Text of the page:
Northwest Florida counties digging out and starting to rebuild after Hurricane Michael will be asked to reevaluate their priority lists for BP oil-spill money.
The Triumph Gulf Coast Board of Directors, which was set up by the Legislature to oversee settlement money from the Deepwater Horizon disaster, agreed Tuesday to give time for officials in hurricane-decimated counties to re-prioritize economic-development needs.
Triumph Gulf Coast works on issues in eight Northwest Florida counties, including Bay, Gulf, Franklin and Wakulla, which were among the hardest-hit areas in the Category 4 Hurricane Michael.
“When the chainsaws can’t be heard in the neighborhoods anymore and when the blue tarps come down, because someday they will come down, the jobs Triumph Gulf Coast is commissioned to induce and promote will be more needed than ever,” said Triumph board Chairman Don Gaetz, a former Senate president from Niceville.
The board — which moved its meeting Tuesday from hurricane-damaged Port St. Joe to Crestview — also agreed to give some “flexibility” in a performance timeline to a technical training program in Bay County that received funding in July. Bay County’s schools are expected to reopen by mid-November, about a month after the Oct. 10 storm.
Board member Jason Shoaf, a Port St. Joe native, said while some businesses have reopened, it may take weeks or months to understand the total economic impact of the storm.
“If the counties are given the opportunity, I believe from the conversations I’ve had, their priorities may have changed,” Shoaf said. “And if this board is willing to help in certain ways, it could make the difference in our communities coming back to life in six months or a year or two.”
The regional board was created to distribute to Bay, Escambia, Franklin, Gulf, Okaloosa, Santa Rosa, Wakulla and Walton counties three-quarters of the $2 billion the state will get over the next 13 years through the BP settlement from the 2010 Gulf of Mexico spill.
As part of its charge from the state Legislature, Triumph is expected to direct the money to regional projects rather than directly to individual businesses.
Board member Benjamin Lee, a Lynn Haven resident who oversees the Bay County region for Hancock Whitney Bank, said schools and water plants were not what Triumph was designed to fund, but he expects there will be a call for “bare essentials.”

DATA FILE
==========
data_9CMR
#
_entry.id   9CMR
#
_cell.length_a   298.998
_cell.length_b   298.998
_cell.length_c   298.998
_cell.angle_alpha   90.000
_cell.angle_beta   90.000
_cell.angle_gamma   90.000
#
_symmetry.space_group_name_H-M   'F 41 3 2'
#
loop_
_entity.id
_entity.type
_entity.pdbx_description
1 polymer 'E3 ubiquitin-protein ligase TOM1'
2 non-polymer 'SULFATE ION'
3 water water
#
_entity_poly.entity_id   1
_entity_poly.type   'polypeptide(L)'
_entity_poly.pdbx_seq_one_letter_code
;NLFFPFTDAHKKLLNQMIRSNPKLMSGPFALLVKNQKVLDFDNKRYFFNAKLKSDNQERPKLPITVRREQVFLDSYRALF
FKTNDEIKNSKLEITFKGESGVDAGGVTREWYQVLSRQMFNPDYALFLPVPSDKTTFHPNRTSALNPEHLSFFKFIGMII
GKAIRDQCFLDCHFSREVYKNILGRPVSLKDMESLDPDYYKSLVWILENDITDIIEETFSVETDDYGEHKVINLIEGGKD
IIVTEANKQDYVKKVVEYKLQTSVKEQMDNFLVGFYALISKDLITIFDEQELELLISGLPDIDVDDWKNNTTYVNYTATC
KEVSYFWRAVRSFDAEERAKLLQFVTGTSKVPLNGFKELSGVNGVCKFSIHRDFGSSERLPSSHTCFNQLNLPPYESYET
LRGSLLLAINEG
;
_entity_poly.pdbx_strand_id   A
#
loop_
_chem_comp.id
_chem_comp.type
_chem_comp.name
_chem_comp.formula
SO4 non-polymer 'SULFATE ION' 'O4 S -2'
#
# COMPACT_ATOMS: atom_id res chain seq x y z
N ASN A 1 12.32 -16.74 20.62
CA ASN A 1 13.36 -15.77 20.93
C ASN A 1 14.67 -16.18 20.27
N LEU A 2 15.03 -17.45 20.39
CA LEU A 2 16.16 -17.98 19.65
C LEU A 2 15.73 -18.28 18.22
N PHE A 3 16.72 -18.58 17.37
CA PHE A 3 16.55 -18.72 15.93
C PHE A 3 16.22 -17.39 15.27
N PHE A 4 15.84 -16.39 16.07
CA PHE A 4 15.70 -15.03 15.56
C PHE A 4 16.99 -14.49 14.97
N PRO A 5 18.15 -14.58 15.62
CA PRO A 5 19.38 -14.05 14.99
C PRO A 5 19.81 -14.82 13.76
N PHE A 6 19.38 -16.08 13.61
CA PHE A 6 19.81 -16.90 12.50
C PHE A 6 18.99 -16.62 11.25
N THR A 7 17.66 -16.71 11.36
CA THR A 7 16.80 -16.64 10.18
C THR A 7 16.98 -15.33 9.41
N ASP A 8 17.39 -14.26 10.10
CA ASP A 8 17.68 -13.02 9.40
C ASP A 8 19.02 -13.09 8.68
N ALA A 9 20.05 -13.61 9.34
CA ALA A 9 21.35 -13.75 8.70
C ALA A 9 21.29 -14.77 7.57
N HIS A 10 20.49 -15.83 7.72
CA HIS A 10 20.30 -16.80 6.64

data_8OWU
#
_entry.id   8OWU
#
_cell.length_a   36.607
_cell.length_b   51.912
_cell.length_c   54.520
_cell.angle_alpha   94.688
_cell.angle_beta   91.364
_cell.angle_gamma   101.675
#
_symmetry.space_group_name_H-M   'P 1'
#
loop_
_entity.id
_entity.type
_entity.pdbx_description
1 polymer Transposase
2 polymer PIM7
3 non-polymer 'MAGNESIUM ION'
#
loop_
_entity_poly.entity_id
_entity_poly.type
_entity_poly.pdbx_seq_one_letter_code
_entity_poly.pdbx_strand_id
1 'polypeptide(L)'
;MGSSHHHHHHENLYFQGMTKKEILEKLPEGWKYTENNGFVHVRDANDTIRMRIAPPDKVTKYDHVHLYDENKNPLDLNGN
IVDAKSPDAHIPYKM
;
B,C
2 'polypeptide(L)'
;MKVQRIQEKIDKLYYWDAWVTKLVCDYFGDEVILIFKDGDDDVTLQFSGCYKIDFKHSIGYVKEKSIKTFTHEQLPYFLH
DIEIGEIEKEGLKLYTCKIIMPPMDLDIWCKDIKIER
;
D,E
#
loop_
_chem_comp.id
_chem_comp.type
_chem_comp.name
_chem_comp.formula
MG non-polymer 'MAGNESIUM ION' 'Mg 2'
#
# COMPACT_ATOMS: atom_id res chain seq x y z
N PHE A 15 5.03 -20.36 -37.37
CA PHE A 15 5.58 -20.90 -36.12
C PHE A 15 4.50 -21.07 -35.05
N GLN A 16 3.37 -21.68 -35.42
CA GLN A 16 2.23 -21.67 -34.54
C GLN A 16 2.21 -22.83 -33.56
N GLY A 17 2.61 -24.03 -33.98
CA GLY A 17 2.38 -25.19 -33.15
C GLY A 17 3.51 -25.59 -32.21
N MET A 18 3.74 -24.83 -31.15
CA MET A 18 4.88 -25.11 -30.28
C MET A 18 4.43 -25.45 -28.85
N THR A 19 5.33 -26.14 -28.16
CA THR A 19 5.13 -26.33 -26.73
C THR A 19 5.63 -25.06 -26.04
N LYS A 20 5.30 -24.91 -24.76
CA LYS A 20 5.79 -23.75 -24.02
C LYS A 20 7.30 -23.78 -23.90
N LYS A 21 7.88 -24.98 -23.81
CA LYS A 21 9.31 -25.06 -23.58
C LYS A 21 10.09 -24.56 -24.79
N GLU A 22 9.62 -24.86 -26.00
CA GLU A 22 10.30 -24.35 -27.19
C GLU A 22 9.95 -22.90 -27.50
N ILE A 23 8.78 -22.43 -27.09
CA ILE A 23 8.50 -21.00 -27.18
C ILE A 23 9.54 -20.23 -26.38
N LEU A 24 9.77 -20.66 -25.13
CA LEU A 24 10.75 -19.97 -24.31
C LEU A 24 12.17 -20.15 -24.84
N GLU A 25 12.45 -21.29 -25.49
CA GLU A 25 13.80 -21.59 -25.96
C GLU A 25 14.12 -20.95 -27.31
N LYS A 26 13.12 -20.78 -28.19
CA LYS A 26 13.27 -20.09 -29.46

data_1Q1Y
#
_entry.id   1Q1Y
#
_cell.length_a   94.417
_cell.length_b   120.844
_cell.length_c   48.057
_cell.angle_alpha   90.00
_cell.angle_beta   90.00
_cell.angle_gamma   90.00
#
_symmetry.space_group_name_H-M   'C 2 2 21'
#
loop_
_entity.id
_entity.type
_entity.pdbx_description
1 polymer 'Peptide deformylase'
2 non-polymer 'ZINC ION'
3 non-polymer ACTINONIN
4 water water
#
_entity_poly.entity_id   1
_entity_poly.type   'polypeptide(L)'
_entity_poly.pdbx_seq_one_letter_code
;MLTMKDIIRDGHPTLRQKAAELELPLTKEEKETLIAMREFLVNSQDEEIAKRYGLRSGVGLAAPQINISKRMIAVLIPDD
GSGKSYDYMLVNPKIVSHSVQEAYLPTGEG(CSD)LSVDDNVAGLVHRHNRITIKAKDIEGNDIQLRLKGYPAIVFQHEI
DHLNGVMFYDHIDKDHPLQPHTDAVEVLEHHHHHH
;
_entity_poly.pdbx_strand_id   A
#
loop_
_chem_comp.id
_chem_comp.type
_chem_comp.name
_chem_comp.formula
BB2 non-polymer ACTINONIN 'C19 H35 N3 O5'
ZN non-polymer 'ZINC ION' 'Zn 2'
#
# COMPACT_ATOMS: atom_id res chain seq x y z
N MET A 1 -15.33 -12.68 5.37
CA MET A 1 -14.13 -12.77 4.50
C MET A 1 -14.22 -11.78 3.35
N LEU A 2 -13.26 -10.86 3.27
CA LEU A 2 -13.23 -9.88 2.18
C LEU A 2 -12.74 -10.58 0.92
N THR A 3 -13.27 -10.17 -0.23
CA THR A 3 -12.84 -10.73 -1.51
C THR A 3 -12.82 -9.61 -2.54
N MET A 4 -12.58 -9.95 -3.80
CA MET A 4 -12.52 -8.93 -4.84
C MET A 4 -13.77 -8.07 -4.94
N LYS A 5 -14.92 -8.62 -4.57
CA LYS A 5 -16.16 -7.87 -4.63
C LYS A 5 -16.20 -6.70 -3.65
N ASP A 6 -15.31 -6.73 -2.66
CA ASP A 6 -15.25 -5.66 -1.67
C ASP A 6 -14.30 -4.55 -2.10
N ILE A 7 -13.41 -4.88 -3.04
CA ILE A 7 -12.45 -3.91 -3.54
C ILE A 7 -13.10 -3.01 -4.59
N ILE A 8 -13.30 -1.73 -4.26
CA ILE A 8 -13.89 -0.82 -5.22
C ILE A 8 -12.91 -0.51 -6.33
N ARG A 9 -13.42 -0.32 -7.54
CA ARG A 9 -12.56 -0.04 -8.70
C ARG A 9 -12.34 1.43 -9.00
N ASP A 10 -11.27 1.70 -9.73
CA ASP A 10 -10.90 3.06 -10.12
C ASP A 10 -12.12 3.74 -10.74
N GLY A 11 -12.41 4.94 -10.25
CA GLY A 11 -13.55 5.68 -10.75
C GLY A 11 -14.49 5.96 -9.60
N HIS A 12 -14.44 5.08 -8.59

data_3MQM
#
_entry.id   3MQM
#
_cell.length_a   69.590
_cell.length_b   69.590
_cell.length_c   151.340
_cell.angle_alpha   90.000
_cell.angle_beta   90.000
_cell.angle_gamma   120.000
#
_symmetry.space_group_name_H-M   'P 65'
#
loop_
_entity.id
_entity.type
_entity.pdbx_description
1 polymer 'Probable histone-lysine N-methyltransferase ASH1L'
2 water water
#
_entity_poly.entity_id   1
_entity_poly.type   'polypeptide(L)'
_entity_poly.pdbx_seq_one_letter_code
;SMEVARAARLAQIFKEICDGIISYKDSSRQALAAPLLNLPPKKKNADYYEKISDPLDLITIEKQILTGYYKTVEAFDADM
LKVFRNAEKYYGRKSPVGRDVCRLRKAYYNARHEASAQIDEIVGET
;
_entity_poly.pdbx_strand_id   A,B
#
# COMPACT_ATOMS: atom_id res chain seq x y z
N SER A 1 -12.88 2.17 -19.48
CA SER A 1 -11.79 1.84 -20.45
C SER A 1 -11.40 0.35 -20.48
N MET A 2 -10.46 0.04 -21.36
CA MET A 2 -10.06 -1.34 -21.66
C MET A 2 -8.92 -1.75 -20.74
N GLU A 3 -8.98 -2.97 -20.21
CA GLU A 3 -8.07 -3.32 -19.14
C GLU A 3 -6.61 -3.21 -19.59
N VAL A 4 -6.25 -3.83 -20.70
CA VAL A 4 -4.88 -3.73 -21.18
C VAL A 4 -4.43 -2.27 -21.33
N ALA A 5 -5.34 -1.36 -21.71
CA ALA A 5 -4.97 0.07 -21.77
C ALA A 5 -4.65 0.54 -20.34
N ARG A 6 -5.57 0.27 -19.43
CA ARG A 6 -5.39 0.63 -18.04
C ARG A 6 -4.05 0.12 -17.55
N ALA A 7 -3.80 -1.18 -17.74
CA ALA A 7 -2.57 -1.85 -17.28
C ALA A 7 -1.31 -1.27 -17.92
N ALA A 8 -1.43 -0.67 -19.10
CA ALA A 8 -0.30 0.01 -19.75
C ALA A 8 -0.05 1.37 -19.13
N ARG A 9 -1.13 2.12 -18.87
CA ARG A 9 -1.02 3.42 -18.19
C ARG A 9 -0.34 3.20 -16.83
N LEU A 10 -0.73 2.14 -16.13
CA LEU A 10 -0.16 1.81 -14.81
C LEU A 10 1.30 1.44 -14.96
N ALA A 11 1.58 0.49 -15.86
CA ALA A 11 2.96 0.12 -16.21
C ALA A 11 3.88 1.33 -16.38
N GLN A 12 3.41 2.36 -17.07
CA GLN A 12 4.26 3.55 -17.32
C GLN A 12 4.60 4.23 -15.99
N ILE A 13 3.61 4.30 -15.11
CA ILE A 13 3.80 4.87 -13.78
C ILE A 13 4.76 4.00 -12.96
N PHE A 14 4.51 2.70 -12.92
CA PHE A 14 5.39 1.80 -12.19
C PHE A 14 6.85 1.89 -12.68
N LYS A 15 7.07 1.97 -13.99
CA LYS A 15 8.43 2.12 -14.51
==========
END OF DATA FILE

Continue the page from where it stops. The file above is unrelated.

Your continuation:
Gaetz said the reprioritization offer isn’t to accentuate storm-recovery programs. However, he said local officials may find job creation has changed due to the storm, with rebuilding and simply sustaining jobs the immediate priority.
“I’m not suggesting we turn ourselves into a little FEMA, nor do I think we should take insurance companies off the hook and provide cash payments to people to help them put up a new roof,” Gaetz said. “That’s the job of the insurance industry, and we’re going to hopefully hold them to account for performance. But it may change the job-creation environment and what seems important.”
One business thrown further into flux was the oyster industry, which has struggled in recent years.
Before the storm, Triumph’s Oyster Industry Working Group received 51 applications, worth a combined $471 million, for proposals to address efforts to increase oyster production and other aquaculture.
“To be honest, I don’t really know where we are because of the storm damage,” Shoaf said.
Meanwhile Tuesday, the board backed an $8.5 million grant for improvements at Whiting Aviation Park in Santa Rosa County and tentatively advanced terms for a proposed $210 million aircraft maintenance project at Pensacola International Airport, which would draw up to $56 million from Triumph.
In July, the Triumph board gave its initial approval to the Pensacola airport project, which is expected to bring in 1,325 jobs.
VT Mobile Aerospace Engineering, which opened a new maintenance hangar at the airport in July, is expected to put up $35 million.
Other anticipated funding includes $3 million from the Legislature, $24 million from the governor’s Job Growth Grant Fund, $50 million from the Florida Department of Transportation and $20 million from city and county governments, according to Triumph paperwork.